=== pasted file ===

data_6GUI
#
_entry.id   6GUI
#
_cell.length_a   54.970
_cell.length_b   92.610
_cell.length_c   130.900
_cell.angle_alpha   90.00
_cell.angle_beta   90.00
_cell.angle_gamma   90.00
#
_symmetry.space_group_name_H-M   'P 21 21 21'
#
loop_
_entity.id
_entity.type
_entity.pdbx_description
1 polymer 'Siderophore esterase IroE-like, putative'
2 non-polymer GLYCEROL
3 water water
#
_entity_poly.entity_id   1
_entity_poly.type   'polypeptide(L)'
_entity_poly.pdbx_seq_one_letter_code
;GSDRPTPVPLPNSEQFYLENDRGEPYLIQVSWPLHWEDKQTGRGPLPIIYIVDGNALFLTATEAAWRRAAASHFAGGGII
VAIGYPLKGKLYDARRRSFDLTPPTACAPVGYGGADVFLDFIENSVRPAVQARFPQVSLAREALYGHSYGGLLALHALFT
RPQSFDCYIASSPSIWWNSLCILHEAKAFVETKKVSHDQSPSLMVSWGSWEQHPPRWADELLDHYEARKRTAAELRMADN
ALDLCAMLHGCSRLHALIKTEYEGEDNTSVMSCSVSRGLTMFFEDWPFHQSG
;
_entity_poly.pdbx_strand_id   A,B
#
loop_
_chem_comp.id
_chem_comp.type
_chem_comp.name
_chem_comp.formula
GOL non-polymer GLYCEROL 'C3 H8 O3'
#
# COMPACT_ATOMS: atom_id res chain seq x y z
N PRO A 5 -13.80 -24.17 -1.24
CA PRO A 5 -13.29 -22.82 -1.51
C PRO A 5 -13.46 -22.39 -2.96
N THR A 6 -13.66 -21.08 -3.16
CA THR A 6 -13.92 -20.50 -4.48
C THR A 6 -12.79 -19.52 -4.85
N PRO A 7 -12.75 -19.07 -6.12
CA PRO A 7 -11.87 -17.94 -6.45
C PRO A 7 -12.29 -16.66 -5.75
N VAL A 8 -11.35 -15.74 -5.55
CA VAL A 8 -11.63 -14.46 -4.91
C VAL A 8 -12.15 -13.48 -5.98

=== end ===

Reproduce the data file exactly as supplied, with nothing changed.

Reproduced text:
data_6GUI
#
_entry.id   6GUI
#
_cell.length_a   54.970
_cell.length_b   92.610
_cell.length_c   130.900
_cell.angle_alpha   90.00
_cell.angle_beta   90.00
_cell.angle_gamma   90.00
#
_symmetry.space_group_name_H-M   'P 21 21 21'
#
loop_
_entity.id
_entity.type
_entity.pdbx_description
1 polymer 'Siderophore esterase IroE-like, putative'
2 non-polymer GLYCEROL
3 water water
#
_entity_poly.entity_id   1
_entity_poly.type   'polypeptide(L)'
_entity_poly.pdbx_seq_one_letter_code
;GSDRPTPVPLPNSEQFYLENDRGEPYLIQVSWPLHWEDKQTGRGPLPIIYIVDGNALFLTATEAAWRRAAASHFAGGGII
VAIGYPLKGKLYDARRRSFDLTPPTACAPVGYGGADVFLDFIENSVRPAVQARFPQVSLAREALYGHSYGGLLALHALFT
RPQSFDCYIASSPSIWWNSLCILHEAKAFVETKKVSHDQSPSLMVSWGSWEQHPPRWADELLDHYEARKRTAAELRMADN
ALDLCAMLHGCSRLHALIKTEYEGEDNTSVMSCSVSRGLTMFFEDWPFHQSG
;
_entity_poly.pdbx_strand_id   A,B
#
loop_
_chem_comp.id
_chem_comp.type
_chem_comp.name
_chem_comp.formula
GOL non-polymer GLYCEROL 'C3 H8 O3'
#
# COMPACT_ATOMS: atom_id res chain seq x y z
N PRO A 5 -13.80 -24.17 -1.24
CA PRO A 5 -13.29 -22.82 -1.51
C PRO A 5 -13.46 -22.39 -2.96
N THR A 6 -13.66 -21.08 -3.16
CA THR A 6 -13.92 -20.50 -4.48
C THR A 6 -12.79 -19.52 -4.85
N PRO A 7 -12.75 -19.07 -6.12
CA PRO A 7 -11.87 -17.94 -6.45
C PRO A 7 -12.29 -16.66 -5.75
N VAL A 8 -11.35 -15.74 -5.55
CA VAL A 8 -11.63 -14.46 -4.91
C VAL A 8 -12.15 -13.48 -5.98